Your Own Business
This is definitely one of the best ways to invest, but also one of the worst. It's one of the best ways, because you're in complete control of your money and you're investing it into something that completely belongs to you. Not only can a business bring you income in each year, but as it grows, the value of the company grows as well. So eventually, after you've earned from your company for years, you can sell it for one large payoff. It's one of the worst ways to invest, because they say that 50% of all new companies will fail their first year. So if you think you're the half that won't fail, then it can definitely be a great hub to invest in. But if you're not so sure whether it will work or not, it may be best not to invest too much into your company until you're absolutely sure it's going to succeed over time.

Venture Funding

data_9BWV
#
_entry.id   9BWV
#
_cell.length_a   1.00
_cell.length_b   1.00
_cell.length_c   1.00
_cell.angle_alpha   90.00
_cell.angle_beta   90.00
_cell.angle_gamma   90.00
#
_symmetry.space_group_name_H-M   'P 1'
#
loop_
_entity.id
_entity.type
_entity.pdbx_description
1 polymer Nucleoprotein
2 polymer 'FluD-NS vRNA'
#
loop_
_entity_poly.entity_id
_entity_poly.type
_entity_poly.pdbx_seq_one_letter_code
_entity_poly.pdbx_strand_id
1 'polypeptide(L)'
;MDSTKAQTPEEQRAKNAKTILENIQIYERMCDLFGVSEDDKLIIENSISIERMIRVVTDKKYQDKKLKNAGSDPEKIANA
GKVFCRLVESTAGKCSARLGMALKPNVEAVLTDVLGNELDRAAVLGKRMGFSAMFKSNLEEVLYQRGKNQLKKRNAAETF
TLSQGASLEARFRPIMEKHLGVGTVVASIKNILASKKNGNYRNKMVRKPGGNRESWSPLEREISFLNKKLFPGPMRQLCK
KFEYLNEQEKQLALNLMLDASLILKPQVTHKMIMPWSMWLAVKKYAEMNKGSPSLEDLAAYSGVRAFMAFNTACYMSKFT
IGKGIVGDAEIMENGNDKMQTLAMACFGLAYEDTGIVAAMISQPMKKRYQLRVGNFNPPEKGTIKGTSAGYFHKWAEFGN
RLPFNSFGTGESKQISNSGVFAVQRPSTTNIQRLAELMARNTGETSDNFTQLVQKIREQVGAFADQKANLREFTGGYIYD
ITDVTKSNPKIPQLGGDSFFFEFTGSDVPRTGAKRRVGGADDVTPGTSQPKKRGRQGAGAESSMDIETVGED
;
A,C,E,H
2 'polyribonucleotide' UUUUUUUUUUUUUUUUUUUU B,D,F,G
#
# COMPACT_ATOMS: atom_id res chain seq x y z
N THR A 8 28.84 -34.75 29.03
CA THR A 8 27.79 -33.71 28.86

Venture funding is one of the riskiest ways to invest money, but also has some of the best returns if everything works out well for you. Venture funding is basically when you invest your money into new ideas, inventions, or companies. Rapper 50 cent invested a relatively small amount into a beverage company called Glaceau. Their main hit product was Vitamin Water, and apparently the rapper saw value in it while it first started to take off. Within a few years, Coca-Cola ended up purchasing the company, and 50 cent netted about $400 million from the deal. Before Apple computers took off, lots of people didn't believe in them and thought that a personal computer wouldn't be needed by most families. Boy were those people wrong! Now imagine if you were one of those people who saw value in Apple's computers long before they were such a success. If a person invested $1,000 in them back then, who knows, they could have earned $100,000 from that small amount within 5 years after their success. There are no stocks or 401k's that will bring you a ROI like that. The main problem, however, is that there's thousands of small companies out there all claiming to be the next big thing. Only a very tiny fraction of them will actually succeed and become profitable. So the odds are definitely against you when it comes to Venture Funding.